Joseph Capriglione, WNYC/NJPR
Joseph Capriglione works in the WNYC newsroom as an Associate Producer for New Jersey Public Radio.
Governor Chris Christie says he's considering cutting benefits for the state's younger public workers, but he does not intend to cut pensions for retirees or those close to retirement.
At a town hall on Long Beach Island, Christie, who championed state pension reform legislation in 2011, announced that there would be a "reduction in benefits."
"It has to be," Christie told the audience. "There's no other way to do this. And the state is going to have to step up to the plate and show that they're willing to deal with these issues in a really direct way."
He said that the reforms were necessary to prevent bankruptcy.
Christie was greeted by several dozen union workers who protested his plan to cut out younger workers.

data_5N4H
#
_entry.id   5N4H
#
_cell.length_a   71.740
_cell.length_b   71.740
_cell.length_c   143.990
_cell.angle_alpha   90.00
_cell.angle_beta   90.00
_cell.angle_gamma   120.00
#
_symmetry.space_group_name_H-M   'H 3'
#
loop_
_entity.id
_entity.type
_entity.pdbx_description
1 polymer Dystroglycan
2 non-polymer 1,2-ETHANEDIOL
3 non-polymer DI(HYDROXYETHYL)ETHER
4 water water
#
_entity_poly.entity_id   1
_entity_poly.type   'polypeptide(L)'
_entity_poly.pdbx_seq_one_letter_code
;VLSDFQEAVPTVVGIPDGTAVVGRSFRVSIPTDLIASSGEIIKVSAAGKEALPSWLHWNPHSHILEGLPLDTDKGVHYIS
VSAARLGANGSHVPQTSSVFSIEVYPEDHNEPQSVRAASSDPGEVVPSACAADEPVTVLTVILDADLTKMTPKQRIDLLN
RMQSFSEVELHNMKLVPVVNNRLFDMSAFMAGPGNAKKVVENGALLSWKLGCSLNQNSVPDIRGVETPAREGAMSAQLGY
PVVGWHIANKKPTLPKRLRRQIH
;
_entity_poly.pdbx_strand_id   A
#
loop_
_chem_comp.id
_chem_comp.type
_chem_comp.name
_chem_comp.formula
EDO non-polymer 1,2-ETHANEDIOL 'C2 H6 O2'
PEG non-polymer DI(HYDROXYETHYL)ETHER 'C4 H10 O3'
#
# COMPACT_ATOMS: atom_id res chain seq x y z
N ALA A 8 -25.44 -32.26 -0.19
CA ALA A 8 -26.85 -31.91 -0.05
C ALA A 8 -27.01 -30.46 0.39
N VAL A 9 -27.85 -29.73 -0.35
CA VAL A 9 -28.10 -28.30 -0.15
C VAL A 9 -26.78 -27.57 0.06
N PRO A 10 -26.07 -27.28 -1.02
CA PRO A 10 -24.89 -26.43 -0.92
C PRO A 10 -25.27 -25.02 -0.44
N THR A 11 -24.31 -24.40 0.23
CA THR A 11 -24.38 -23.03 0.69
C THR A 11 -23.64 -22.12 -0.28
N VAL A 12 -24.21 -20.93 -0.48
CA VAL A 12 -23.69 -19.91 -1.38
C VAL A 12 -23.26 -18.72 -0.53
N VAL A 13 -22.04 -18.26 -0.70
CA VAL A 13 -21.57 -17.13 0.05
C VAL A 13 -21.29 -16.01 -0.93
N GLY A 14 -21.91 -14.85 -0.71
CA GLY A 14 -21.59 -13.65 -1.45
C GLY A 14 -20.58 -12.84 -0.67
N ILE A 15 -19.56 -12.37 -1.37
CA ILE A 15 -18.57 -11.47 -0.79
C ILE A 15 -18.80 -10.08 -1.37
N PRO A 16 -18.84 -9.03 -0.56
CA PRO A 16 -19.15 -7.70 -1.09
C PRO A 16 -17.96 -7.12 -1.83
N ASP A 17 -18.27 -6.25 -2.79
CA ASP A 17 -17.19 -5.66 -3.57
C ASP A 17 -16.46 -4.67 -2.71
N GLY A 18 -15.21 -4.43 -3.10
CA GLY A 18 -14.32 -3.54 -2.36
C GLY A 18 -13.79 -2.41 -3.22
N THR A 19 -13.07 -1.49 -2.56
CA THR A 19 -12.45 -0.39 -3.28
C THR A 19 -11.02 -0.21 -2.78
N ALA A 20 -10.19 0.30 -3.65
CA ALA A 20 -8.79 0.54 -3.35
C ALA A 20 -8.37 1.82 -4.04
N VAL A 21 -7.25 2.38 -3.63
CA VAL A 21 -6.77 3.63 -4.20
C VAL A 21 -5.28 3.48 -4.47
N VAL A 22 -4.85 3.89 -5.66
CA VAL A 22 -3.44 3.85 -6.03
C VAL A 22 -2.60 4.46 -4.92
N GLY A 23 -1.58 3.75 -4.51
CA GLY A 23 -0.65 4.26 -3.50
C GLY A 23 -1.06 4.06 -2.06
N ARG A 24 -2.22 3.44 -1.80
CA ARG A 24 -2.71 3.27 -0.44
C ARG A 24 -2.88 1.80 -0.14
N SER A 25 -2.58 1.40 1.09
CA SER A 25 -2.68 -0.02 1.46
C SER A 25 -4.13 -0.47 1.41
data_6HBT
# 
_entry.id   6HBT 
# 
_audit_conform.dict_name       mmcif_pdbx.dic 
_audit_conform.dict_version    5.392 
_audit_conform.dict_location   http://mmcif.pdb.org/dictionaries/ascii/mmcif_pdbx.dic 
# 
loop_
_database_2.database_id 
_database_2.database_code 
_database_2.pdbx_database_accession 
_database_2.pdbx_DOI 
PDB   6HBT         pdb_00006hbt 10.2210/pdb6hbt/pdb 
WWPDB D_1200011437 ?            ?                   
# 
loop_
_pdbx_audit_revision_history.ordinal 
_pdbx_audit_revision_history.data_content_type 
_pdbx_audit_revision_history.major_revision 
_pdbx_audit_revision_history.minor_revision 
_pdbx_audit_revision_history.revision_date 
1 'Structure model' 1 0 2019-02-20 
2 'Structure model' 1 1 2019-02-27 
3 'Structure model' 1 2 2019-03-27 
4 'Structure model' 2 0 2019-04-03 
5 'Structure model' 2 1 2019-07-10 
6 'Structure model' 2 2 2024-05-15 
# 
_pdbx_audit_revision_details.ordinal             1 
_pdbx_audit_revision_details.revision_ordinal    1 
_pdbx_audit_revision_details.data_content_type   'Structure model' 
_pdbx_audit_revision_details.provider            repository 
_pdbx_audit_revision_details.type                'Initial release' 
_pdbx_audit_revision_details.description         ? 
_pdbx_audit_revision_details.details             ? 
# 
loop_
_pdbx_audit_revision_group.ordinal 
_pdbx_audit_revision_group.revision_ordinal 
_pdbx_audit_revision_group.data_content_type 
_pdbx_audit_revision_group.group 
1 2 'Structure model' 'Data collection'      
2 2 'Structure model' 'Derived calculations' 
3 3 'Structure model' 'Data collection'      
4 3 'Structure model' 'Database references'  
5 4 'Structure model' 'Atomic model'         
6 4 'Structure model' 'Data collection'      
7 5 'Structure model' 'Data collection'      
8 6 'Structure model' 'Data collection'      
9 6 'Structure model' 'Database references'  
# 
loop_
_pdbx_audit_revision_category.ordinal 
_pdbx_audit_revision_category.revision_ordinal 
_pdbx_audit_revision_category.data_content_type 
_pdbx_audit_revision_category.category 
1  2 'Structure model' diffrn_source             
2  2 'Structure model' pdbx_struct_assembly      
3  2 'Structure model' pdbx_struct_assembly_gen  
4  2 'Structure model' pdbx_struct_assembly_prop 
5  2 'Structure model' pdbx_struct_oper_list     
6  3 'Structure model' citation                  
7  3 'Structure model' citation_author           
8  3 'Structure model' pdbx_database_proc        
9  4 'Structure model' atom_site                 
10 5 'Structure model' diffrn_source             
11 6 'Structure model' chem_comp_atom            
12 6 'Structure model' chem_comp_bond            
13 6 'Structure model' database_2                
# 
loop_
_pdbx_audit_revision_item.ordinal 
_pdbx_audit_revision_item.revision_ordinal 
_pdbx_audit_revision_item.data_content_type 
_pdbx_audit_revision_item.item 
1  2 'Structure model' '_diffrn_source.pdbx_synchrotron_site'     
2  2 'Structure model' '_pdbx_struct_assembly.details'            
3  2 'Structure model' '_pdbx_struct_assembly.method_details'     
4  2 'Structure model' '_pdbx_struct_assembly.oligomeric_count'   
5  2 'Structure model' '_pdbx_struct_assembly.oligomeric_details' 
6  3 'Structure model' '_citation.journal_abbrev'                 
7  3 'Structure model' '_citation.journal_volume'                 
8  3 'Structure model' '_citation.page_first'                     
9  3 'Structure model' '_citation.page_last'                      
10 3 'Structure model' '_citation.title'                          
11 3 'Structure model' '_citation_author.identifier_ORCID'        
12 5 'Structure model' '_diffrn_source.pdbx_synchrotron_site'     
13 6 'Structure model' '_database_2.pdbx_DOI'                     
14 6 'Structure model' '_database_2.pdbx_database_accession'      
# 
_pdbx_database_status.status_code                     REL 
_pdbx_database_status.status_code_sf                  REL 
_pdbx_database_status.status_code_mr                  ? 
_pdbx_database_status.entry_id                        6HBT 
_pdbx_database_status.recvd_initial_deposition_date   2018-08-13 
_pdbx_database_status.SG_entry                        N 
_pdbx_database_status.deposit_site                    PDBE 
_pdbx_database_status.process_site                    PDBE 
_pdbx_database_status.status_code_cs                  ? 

Larry Parker, a retired policeman from Stafford County, said he was concerned about Christie turning pensions “into the bad guy.”
“I can remember when I started on the job I was making $3,400 so it surely wasn’t for the money,” he said, adding that he worked on the force for 47 years. “We’re certainly not here to get something for nothing. … I don’t think any of us want to rob the New Jersey tax payers. We are tax payers. What we’re looking for is just like when I promise to pay somebody something, I have to pay it.”
Christie said he’d present a plan at the end of the summer.